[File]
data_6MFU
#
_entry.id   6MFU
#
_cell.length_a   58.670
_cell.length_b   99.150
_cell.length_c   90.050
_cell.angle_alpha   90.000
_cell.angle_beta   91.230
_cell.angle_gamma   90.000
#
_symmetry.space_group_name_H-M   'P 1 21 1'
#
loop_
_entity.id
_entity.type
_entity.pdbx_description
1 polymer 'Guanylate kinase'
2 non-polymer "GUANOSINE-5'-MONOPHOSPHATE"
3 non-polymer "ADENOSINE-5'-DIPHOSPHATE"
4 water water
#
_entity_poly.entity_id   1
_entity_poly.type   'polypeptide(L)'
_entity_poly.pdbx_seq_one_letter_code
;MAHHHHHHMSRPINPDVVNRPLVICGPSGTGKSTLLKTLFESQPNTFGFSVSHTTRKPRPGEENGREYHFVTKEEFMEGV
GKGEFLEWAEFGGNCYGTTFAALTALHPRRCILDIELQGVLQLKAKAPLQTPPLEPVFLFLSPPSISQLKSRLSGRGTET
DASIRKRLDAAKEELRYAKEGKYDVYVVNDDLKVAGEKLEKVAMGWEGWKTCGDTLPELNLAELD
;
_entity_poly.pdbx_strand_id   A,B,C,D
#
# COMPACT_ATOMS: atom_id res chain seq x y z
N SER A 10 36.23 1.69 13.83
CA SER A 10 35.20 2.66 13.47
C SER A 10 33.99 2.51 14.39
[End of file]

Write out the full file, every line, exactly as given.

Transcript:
data_6MFU
#
_entry.id   6MFU
#
_cell.length_a   58.670
_cell.length_b   99.150
_cell.length_c   90.050
_cell.angle_alpha   90.000
_cell.angle_beta   91.230
_cell.angle_gamma   90.000
#
_symmetry.space_group_name_H-M   'P 1 21 1'
#
loop_
_entity.id
_entity.type
_entity.pdbx_description
1 polymer 'Guanylate kinase'
2 non-polymer "GUANOSINE-5'-MONOPHOSPHATE"
3 non-polymer "ADENOSINE-5'-DIPHOSPHATE"
4 water water
#
_entity_poly.entity_id   1
_entity_poly.type   'polypeptide(L)'
_entity_poly.pdbx_seq_one_letter_code
;MAHHHHHHMSRPINPDVVNRPLVICGPSGTGKSTLLKTLFESQPNTFGFSVSHTTRKPRPGEENGREYHFVTKEEFMEGV
GKGEFLEWAEFGGNCYGTTFAALTALHPRRCILDIELQGVLQLKAKAPLQTPPLEPVFLFLSPPSISQLKSRLSGRGTET
DASIRKRLDAAKEELRYAKEGKYDVYVVNDDLKVAGEKLEKVAMGWEGWKTCGDTLPELNLAELD
;
_entity_poly.pdbx_strand_id   A,B,C,D
#
# COMPACT_ATOMS: atom_id res chain seq x y z
N SER A 10 36.23 1.69 13.83
CA SER A 10 35.20 2.66 13.47
C SER A 10 33.99 2.51 14.39